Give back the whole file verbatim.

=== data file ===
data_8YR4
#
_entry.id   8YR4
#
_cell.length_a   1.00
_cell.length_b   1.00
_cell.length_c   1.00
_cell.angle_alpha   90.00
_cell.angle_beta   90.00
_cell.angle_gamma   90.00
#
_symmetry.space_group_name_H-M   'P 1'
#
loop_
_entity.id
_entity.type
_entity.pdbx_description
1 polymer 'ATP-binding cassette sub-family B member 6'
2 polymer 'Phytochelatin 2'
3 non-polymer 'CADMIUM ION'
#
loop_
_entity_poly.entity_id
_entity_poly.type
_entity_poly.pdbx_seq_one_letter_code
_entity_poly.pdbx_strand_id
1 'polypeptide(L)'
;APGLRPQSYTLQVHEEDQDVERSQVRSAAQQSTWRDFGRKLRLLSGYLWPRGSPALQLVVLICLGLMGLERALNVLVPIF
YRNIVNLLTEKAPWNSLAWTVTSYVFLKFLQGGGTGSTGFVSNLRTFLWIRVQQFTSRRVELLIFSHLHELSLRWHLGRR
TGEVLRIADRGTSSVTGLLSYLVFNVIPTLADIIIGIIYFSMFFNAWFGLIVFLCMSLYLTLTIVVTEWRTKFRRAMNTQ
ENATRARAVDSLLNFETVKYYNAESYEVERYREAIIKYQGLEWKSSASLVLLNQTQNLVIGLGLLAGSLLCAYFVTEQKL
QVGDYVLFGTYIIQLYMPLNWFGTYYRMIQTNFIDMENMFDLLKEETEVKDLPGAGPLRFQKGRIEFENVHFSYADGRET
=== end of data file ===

data_8YR4
#
_entry.id   8YR4
#
_cell.length_a   1.00
_cell.length_b   1.00
_cell.length_c   1.00
_cell.angle_alpha   90.00
_cell.angle_beta   90.00
_cell.angle_gamma   90.00
#
_symmetry.space_group_name_H-M   'P 1'
#
loop_
_entity.id
_entity.type
_entity.pdbx_description
1 polymer 'ATP-binding cassette sub-family B member 6'
2 polymer 'Phytochelatin 2'
3 non-polymer 'CADMIUM ION'
#
loop_
_entity_poly.entity_id
_entity_poly.type
_entity_poly.pdbx_seq_one_letter_code
_entity_poly.pdbx_strand_id
1 'polypeptide(L)'
;APGLRPQSYTLQVHEEDQDVERSQVRSAAQQSTWRDFGRKLRLLSGYLWPRGSPALQLVVLICLGLMGLERALNVLVPIF
YRNIVNLLTEKAPWNSLAWTVTSYVFLKFLQGGGTGSTGFVSNLRTFLWIRVQQFTSRRVELLIFSHLHELSLRWHLGRR
TGEVLRIADRGTSSVTGLLSYLVFNVIPTLADIIIGIIYFSMFFNAWFGLIVFLCMSLYLTLTIVVTEWRTKFRRAMNTQ
ENATRARAVDSLLNFETVKYYNAESYEVERYREAIIKYQGLEWKSSASLVLLNQTQNLVIGLGLLAGSLLCAYFVTEQKL
QVGDYVLFGTYIIQLYMPLNWFGTYYRMIQTNFIDMENMFDLLKEETEVKDLPGAGPLRFQKGRIEFENVHFSYADGRET